stalk eyed fly

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The Stalk-Eyed Fly

This has to be one of the strangest creatures I’ve ever seen. Male Stalk-Eyed Flies gulp air bubbles up into their heads, then pump those air bubbles into the stalks that support their eyes. The eye-stalks are then inflated to terrifying proportions, acting as nature’s creepiest balloon animals. Lastly, they straighten out any kinks that they may find (because as we all know there’s nothing more embarrassing than a wrinkly eye-stalk). Apparently, this is a sexual adaptation, as the males with the longest eye stems get all the ladies. 

Thank you, evolution, for being more creative than any science fiction writer and for providing me with endless wonderment and nightmares. 

via: Life

The Stalk Eyed Fly demonstrates a unique and fascinating form of natural selection. Male flies have their eyes located on the ends of extended stalks, this happens during a transformation undergone immediately after hatching. Bubbles of air are gulped into the head that then get pumped into the stalks containing the eyeballs. This also acts as a type of sexual selection, the longer their eyestalks the more attractive they are to females.

flickr
Stalk-eyed Fruit Flies (Pelmatops tangliangi, Tephritidae),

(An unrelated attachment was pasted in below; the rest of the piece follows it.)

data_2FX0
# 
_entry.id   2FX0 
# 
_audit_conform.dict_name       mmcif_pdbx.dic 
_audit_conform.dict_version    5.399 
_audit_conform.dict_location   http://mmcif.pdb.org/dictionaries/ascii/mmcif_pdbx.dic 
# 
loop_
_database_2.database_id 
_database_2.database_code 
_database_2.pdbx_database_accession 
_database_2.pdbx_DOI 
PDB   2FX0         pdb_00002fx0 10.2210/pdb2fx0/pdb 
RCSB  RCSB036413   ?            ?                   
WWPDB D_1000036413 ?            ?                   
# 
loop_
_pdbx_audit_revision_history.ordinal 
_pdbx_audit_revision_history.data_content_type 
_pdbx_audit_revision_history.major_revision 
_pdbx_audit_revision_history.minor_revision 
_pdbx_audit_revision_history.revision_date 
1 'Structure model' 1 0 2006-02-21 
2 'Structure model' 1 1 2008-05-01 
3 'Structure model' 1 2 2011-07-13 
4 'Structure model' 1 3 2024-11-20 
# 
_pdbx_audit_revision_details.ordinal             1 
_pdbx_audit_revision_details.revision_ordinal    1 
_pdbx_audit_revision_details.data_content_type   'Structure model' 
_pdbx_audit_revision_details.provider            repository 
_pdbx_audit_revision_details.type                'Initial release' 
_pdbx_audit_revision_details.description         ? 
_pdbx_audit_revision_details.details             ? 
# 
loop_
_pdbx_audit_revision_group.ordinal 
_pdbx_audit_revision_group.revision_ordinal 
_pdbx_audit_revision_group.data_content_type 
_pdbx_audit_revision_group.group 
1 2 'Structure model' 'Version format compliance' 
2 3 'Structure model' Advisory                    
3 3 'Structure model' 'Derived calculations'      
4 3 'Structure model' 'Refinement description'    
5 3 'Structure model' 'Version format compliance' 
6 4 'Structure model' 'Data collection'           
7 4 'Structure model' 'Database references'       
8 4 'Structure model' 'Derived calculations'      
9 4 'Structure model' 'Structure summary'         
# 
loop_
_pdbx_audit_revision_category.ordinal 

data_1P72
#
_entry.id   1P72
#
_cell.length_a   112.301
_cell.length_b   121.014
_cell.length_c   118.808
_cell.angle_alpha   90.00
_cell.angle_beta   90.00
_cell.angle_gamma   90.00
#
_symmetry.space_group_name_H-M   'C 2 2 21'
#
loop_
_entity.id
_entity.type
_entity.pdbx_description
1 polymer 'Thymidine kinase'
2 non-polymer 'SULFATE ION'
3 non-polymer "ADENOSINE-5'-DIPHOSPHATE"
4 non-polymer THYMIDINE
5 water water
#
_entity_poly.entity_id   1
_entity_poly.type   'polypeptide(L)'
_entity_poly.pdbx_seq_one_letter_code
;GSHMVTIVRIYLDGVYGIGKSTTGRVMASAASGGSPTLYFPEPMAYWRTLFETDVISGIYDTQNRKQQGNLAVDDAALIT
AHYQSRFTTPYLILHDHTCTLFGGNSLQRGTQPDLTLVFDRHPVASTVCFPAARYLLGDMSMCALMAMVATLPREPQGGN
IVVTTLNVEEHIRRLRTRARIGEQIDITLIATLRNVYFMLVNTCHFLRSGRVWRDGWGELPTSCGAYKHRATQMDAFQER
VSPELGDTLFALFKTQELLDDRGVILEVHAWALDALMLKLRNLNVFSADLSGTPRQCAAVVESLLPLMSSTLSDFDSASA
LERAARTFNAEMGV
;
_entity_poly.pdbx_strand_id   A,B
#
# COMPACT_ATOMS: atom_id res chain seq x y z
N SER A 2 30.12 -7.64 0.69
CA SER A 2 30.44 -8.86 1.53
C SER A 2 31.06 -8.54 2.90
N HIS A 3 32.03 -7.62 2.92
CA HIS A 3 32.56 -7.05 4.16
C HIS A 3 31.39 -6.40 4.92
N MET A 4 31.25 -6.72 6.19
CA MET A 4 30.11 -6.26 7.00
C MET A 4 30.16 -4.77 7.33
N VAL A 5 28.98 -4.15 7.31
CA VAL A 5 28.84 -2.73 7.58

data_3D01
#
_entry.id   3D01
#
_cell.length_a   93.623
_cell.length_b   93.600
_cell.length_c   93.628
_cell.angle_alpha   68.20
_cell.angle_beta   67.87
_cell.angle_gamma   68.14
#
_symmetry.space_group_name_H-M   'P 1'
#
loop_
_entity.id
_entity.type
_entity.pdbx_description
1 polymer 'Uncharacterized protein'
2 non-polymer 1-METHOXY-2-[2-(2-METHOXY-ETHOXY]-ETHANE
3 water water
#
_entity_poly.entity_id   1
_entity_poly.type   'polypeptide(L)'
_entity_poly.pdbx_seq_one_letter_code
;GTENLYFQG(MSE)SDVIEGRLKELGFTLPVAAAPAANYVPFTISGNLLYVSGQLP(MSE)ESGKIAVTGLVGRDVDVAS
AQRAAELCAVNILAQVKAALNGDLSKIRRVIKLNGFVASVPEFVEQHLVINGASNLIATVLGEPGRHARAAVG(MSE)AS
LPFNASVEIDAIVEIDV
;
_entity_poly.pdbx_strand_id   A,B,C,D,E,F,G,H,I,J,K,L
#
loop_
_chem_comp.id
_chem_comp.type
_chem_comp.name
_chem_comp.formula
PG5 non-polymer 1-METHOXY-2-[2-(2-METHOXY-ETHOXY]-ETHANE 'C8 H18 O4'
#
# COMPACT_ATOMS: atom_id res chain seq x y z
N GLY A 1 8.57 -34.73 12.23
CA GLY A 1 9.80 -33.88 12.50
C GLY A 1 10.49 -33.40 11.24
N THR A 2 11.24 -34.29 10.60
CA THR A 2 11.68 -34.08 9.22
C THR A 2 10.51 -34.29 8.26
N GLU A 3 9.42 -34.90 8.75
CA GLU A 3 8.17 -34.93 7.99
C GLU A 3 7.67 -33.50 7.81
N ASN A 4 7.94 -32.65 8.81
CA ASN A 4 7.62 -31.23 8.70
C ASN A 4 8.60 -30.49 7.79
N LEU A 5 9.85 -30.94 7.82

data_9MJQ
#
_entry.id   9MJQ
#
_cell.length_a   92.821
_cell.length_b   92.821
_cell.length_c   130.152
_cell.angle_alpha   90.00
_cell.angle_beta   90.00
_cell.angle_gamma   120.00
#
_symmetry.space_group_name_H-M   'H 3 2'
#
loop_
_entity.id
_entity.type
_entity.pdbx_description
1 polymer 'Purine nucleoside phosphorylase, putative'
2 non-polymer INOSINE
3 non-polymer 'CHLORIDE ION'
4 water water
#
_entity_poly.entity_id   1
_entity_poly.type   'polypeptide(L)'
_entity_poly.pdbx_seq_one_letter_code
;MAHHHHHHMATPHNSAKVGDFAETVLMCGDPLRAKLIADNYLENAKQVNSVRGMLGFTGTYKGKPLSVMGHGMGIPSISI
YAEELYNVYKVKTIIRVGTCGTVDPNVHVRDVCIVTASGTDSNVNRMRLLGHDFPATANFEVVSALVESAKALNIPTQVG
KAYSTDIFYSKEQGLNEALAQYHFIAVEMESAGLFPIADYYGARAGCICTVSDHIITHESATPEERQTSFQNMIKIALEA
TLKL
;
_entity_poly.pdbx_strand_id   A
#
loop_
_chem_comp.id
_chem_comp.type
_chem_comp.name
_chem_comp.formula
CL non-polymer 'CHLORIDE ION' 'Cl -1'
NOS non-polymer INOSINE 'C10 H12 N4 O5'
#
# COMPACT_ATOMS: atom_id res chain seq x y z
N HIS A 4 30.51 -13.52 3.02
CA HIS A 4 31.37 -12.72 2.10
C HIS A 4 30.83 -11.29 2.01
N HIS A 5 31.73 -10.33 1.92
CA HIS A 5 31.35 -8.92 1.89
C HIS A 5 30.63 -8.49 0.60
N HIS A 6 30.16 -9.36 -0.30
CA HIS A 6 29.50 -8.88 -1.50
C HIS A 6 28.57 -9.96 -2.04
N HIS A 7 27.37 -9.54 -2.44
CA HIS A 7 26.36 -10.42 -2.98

male (above) and female (below)

Both males and females have the stalked eye morphology (yes, those are their eyes at the ends of those appendages), but in the males it is ridiculously exaggerated. The span from eyeball to eyeball in this case is around 35mm (1 1/3 inches).

External image


by Sinobug (itchydogimages) on Flickr.
Pu'er, Yunnan, China

See more Chinese flies on my Flickr site HERE…..
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The TOP TEN images taken in 2015 and posted to itchydogimages on Flickr (according to Flickr’s “interestingness” algorithm).

Click on and scroll through images for IDs…..

by Sinobug (itchydogimages) on Flickr.
Pu'er, Yunnan, China

See more Chinese insects and spiders on my Flickr site HERE……

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5/22/15

Diptera (Flies)-Diopsidae (Stalk-eyed Flies)-Genus Sphyracephala 4mm

Such cool flies. A first for me!

Name -Greek for “hammerhead”

Two North American species:2 spp. ~200 spp. in 14 genera total.
Sphyracephala brevicornis
Sphyracephala subbifasciata

Size 4-12 mm (worldwide), our spp. ~4 mm

Range Sphyracephala is north temperate, other genera in Old World tropics